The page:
Small chunks of terrain even up to courtyard size should always be staticmeshes.
                            Terrains that are using complex designs of overhangs, caves, or other "non-flat-heightmap" designs should be staticmeshes if possible.
                            Distant backdrop terrain that you can never get to (ie. mountains in the distance) should be staticmeshes.

                            The only real advantage that the Terrain and Landscape actors have in UDK is that they are easily modifiable within the Editor.

                            If a project in question has good concept and predesign there is no reason why terrain can't be modelled in Zbrush, Mudbox, etc. and used in UDK as staticmeshes with little to no fixup or reimport.
                            Way in the future this type of capability is planned for my software: the ability to choose 2D heightmap or 3D mesh, to paint the surface and layers for either type, and to auto-split and auto-LOD the mesh into components for export.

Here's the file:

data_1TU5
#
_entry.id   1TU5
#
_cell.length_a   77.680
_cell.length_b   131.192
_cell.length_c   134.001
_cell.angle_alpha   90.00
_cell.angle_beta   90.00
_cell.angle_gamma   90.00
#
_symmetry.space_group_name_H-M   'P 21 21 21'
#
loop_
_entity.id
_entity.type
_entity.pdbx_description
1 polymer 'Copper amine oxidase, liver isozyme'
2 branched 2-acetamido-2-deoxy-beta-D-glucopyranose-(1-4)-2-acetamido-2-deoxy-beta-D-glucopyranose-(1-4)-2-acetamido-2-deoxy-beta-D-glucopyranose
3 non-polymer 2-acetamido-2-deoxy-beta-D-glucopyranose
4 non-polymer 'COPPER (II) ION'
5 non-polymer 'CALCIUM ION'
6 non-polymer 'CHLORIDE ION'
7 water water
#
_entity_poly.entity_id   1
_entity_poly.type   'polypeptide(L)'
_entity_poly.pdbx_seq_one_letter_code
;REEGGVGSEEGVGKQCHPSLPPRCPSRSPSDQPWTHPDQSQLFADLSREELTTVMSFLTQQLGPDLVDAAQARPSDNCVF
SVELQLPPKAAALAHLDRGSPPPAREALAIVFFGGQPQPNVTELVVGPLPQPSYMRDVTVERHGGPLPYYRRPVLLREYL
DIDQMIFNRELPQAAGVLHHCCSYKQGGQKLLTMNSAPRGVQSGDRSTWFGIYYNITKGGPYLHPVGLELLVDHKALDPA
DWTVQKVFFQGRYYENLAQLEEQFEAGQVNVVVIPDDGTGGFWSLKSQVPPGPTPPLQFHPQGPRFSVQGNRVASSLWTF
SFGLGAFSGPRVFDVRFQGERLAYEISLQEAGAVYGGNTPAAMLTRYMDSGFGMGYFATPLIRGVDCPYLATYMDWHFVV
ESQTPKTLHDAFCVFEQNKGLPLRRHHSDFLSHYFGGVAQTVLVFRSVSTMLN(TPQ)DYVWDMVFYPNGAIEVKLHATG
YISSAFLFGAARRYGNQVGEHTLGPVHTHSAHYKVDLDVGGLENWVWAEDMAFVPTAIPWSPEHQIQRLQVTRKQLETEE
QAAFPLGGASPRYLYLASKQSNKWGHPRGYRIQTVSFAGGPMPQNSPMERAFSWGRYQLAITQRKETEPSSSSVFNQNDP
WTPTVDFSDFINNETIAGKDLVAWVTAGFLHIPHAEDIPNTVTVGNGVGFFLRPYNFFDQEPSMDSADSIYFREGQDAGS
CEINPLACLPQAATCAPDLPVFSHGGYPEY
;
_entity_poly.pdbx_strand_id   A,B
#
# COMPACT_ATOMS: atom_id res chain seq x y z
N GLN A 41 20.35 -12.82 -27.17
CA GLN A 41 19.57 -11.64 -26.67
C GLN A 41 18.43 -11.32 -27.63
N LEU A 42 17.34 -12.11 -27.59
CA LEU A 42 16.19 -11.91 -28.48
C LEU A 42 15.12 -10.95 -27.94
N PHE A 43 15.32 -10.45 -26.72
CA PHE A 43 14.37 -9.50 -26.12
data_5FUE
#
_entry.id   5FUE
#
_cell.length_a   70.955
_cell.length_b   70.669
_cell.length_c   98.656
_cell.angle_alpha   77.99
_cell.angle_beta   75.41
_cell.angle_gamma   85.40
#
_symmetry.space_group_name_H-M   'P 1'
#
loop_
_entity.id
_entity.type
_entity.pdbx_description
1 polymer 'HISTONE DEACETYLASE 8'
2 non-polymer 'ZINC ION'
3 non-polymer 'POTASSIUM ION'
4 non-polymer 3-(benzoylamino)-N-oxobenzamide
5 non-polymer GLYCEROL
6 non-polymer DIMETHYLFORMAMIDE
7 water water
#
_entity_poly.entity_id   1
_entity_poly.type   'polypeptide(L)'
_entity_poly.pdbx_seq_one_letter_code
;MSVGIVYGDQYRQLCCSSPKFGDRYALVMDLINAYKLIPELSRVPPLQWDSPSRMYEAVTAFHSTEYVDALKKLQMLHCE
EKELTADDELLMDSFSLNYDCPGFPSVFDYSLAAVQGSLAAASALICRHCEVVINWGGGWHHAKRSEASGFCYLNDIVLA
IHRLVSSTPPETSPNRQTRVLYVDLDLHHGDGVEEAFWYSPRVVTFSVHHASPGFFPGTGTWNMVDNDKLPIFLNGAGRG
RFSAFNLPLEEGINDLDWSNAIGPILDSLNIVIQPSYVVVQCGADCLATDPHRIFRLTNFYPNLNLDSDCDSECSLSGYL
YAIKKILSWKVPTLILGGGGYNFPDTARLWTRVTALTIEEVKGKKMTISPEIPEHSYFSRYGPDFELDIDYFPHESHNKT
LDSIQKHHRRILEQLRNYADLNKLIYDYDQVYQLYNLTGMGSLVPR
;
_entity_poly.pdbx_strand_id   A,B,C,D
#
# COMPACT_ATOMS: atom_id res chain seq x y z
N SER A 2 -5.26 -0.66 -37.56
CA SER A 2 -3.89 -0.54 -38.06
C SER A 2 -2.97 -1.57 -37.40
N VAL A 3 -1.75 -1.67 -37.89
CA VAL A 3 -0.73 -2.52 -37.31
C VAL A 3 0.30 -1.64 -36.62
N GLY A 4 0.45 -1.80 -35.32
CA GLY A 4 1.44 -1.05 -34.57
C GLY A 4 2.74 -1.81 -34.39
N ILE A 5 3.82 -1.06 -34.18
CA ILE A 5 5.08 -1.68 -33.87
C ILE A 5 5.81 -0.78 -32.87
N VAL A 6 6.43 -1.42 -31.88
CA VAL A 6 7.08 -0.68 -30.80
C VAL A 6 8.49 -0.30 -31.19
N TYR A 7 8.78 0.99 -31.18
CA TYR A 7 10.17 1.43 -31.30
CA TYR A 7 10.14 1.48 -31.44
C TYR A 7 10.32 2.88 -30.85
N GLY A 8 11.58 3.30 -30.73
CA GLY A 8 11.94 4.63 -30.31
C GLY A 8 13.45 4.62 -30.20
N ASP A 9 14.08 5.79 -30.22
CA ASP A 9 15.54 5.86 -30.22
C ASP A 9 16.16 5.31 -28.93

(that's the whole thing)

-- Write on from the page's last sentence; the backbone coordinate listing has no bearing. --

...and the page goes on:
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                              #15
                              Interesting. You obviously know a lot more about this than I do. The reason I was saying that a static mesh wouldn't be as optimized was based on the fact that in mesh form, one "Component" of my landscape is about 135K tris. Then again, I had only broken it up into 16 components. Still I would imagine that rendering out 4 of these to the scene (as you say you're likely to have at least 4 in view at any time if not more) would be extremely taxing on the user's system. Not to mention that if you have to switch over to a per-poly collision you'd essentially be doubling the tri count of every component. Also in my case, our game consists of a considerable amount of flight so you're likely to be rendering at least half the landscape at once when flying so you'd need some really well made LODs in order for this to be manageable.